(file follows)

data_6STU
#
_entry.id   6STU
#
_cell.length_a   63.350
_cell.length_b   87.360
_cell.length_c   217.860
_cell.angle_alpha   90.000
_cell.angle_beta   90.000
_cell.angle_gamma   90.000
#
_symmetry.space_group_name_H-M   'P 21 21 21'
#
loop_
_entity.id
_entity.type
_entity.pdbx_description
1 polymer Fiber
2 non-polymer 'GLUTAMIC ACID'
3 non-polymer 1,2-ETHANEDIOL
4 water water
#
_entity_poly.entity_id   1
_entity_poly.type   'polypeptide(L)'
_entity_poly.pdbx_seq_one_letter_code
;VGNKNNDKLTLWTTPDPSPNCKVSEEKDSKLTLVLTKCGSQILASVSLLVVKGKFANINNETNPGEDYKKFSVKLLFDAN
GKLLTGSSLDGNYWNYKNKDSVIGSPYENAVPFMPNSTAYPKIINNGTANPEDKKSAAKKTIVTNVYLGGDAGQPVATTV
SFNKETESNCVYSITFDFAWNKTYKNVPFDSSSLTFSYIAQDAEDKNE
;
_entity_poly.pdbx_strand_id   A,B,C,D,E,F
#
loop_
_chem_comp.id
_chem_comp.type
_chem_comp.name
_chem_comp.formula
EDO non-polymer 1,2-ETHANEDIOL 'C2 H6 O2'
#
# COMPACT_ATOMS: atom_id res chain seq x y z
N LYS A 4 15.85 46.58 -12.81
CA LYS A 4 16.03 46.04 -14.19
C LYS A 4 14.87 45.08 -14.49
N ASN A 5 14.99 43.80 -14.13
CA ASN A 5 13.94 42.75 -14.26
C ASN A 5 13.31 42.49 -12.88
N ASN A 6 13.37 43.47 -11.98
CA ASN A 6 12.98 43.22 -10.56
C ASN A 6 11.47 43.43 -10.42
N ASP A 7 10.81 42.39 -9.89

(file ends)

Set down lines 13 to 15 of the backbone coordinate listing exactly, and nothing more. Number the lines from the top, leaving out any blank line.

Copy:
#
loop_
_entity.id